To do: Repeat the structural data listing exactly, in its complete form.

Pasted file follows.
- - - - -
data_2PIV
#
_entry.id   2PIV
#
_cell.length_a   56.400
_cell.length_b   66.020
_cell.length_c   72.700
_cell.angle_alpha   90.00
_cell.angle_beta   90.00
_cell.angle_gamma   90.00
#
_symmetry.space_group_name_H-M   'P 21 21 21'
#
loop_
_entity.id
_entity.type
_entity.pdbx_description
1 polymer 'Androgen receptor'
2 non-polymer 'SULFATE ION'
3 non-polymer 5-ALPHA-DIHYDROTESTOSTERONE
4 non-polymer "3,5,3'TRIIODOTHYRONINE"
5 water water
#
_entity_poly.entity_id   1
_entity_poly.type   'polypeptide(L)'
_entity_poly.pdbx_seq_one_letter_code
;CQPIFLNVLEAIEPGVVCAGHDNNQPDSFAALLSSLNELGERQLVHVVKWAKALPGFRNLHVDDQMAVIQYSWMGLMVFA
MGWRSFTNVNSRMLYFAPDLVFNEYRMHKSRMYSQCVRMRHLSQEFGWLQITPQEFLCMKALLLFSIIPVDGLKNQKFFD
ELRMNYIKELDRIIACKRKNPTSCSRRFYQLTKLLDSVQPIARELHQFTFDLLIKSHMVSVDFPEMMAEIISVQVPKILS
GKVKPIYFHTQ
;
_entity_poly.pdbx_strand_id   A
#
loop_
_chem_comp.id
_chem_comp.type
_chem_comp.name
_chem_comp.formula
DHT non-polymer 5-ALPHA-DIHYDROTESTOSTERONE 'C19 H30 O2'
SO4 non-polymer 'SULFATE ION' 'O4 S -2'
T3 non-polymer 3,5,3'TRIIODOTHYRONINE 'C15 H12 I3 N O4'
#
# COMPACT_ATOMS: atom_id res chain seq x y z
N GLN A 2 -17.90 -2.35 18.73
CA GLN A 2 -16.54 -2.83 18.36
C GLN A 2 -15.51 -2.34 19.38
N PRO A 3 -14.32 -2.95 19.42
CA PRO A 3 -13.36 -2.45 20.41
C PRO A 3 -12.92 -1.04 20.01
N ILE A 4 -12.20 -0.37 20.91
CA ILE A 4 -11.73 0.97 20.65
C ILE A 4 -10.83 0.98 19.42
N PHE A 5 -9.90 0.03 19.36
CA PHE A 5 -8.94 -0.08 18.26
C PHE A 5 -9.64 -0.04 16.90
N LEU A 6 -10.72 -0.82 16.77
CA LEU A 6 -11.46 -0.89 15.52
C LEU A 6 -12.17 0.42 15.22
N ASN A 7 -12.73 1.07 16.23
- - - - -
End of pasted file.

data_2PIV
#
_entry.id   2PIV
#
_cell.length_a   56.400
_cell.length_b   66.020
_cell.length_c   72.700
_cell.angle_alpha   90.00
_cell.angle_beta   90.00
_cell.angle_gamma   90.00
#
_symmetry.space_group_name_H-M   'P 21 21 21'
#
loop_
_entity.id
_entity.type
_entity.pdbx_description
1 polymer 'Androgen receptor'
2 non-polymer 'SULFATE ION'
3 non-polymer 5-ALPHA-DIHYDROTESTOSTERONE
4 non-polymer "3,5,3'TRIIODOTHYRONINE"
5 water water
#
_entity_poly.entity_id   1
_entity_poly.type   'polypeptide(L)'
_entity_poly.pdbx_seq_one_letter_code
;CQPIFLNVLEAIEPGVVCAGHDNNQPDSFAALLSSLNELGERQLVHVVKWAKALPGFRNLHVDDQMAVIQYSWMGLMVFA
MGWRSFTNVNSRMLYFAPDLVFNEYRMHKSRMYSQCVRMRHLSQEFGWLQITPQEFLCMKALLLFSIIPVDGLKNQKFFD
ELRMNYIKELDRIIACKRKNPTSCSRRFYQLTKLLDSVQPIARELHQFTFDLLIKSHMVSVDFPEMMAEIISVQVPKILS
GKVKPIYFHTQ
;
_entity_poly.pdbx_strand_id   A
#
loop_
_chem_comp.id
_chem_comp.type
_chem_comp.name
_chem_comp.formula
DHT non-polymer 5-ALPHA-DIHYDROTESTOSTERONE 'C19 H30 O2'
SO4 non-polymer 'SULFATE ION' 'O4 S -2'
T3 non-polymer 3,5,3'TRIIODOTHYRONINE 'C15 H12 I3 N O4'
#
# COMPACT_ATOMS: atom_id res chain seq x y z
N GLN A 2 -17.90 -2.35 18.73
CA GLN A 2 -16.54 -2.83 18.36
C GLN A 2 -15.51 -2.34 19.38
N PRO A 3 -14.32 -2.95 19.42
CA PRO A 3 -13.36 -2.45 20.41
C PRO A 3 -12.92 -1.04 20.01
N ILE A 4 -12.20 -0.37 20.91
CA ILE A 4 -11.73 0.97 20.65
C ILE A 4 -10.83 0.98 19.42
N PHE A 5 -9.90 0.03 19.36
CA PHE A 5 -8.94 -0.08 18.26
C PHE A 5 -9.64 -0.04 16.90
N LEU A 6 -10.72 -0.82 16.77
CA LEU A 6 -11.46 -0.89 15.52
C LEU A 6 -12.17 0.42 15.22
N ASN A 7 -12.73 1.07 16.23